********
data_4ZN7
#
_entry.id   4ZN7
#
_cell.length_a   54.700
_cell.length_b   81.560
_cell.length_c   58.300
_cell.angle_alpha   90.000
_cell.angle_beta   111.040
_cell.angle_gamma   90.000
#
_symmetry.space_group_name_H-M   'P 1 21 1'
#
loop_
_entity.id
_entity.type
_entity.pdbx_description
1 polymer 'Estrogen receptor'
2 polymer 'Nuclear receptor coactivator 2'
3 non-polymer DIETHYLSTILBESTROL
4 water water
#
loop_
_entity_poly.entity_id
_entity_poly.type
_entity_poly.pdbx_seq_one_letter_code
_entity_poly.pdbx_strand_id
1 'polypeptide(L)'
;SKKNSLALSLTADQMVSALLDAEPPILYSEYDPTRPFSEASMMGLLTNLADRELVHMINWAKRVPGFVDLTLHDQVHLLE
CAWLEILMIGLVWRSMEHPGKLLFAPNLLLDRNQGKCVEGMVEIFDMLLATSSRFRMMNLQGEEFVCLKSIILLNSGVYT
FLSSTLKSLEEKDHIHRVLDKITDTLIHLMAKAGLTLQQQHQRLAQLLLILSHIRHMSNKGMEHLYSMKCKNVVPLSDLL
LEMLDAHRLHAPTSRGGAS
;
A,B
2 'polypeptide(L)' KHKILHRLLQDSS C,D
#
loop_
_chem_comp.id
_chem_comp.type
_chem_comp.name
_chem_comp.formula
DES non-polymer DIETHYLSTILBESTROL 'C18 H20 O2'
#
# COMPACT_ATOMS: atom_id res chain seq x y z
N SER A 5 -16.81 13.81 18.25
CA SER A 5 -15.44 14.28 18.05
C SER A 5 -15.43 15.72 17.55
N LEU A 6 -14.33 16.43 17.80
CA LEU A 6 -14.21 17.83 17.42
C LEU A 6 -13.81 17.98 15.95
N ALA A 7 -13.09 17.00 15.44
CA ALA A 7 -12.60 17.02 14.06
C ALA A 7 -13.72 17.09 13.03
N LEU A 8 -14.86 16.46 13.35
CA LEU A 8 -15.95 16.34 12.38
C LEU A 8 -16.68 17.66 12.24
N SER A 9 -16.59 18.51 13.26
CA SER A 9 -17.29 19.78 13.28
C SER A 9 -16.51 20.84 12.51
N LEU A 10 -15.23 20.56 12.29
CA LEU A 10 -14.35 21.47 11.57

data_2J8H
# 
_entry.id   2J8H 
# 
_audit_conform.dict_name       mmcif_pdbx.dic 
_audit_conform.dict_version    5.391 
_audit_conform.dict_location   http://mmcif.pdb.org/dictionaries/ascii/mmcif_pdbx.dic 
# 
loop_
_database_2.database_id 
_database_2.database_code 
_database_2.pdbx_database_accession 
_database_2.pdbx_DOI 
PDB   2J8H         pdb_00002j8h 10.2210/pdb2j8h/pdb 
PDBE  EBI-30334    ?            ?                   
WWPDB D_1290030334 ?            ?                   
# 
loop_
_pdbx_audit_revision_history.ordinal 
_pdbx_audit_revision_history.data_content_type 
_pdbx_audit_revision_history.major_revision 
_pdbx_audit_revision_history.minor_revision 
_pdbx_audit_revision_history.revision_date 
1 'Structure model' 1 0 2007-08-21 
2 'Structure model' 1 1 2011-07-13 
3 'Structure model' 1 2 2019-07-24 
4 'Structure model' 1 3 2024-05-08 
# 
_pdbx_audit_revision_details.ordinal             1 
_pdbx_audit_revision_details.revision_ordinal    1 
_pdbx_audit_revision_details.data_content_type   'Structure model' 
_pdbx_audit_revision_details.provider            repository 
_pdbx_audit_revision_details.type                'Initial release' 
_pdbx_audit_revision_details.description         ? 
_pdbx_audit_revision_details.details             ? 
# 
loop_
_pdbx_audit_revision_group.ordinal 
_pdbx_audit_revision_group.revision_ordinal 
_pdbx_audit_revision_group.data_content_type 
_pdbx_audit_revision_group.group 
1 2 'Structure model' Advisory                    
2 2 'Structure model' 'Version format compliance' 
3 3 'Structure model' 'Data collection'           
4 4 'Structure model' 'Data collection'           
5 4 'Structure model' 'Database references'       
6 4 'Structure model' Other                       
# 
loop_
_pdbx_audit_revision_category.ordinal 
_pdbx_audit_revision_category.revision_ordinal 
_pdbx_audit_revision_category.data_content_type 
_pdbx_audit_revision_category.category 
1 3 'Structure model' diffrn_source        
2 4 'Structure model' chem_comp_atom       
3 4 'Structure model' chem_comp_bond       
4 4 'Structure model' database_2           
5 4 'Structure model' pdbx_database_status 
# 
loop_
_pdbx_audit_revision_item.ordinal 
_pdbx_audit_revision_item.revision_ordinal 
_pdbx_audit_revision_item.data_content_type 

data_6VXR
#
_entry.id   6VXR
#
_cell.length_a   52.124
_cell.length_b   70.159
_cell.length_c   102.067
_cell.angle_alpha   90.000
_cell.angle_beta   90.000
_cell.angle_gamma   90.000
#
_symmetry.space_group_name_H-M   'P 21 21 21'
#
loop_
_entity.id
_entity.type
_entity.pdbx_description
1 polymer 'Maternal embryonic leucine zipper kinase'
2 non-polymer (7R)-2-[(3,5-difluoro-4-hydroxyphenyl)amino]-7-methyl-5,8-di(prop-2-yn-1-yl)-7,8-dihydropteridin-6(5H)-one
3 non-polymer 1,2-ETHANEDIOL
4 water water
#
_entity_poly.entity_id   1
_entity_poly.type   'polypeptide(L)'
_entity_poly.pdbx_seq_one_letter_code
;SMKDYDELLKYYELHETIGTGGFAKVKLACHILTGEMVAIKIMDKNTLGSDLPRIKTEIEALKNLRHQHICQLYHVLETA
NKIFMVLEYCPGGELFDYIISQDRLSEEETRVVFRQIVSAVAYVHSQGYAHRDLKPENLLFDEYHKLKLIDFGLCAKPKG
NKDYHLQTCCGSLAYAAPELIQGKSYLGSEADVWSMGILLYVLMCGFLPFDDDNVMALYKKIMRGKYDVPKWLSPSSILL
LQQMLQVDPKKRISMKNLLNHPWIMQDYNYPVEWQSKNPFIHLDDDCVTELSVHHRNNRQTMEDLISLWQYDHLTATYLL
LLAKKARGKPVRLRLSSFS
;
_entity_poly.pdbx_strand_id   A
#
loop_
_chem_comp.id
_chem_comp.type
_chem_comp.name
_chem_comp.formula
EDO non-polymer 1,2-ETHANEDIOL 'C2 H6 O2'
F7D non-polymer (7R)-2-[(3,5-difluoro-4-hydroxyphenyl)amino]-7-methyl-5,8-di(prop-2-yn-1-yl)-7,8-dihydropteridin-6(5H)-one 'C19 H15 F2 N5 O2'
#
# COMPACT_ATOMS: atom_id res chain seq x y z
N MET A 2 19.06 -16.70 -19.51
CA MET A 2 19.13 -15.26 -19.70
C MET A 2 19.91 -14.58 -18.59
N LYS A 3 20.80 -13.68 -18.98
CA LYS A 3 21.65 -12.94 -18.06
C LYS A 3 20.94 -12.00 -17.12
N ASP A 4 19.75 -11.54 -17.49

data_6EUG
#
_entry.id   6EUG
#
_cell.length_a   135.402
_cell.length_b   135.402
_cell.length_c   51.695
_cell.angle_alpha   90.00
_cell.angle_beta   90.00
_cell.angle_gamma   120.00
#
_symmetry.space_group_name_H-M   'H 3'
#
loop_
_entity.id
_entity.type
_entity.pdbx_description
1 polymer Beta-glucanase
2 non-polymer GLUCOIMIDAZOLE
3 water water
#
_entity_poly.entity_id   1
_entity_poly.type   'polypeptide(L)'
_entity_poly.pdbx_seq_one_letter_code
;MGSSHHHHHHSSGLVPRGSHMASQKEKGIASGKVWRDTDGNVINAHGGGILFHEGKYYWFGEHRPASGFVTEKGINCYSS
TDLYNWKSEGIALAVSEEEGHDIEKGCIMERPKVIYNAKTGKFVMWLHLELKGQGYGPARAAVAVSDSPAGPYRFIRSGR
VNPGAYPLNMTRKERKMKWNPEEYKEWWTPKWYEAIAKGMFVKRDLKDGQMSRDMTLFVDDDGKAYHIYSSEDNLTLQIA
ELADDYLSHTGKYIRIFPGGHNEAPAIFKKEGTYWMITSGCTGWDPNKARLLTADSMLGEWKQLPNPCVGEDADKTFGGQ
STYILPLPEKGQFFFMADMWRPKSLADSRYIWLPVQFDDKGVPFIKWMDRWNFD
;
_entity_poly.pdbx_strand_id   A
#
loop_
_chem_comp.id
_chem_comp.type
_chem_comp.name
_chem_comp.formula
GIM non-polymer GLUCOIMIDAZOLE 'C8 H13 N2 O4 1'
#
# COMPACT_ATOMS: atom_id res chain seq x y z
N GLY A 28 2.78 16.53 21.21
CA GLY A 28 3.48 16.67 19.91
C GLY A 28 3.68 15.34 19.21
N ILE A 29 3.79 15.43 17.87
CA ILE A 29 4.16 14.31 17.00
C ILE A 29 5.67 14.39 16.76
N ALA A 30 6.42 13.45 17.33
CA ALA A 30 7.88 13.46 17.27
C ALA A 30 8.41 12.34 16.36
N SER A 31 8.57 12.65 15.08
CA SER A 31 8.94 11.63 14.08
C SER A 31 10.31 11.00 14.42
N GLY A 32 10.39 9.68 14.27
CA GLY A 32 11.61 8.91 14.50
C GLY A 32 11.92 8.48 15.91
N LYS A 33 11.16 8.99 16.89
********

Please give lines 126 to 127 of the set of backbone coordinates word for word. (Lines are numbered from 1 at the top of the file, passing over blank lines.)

#
_entry.id   6VXR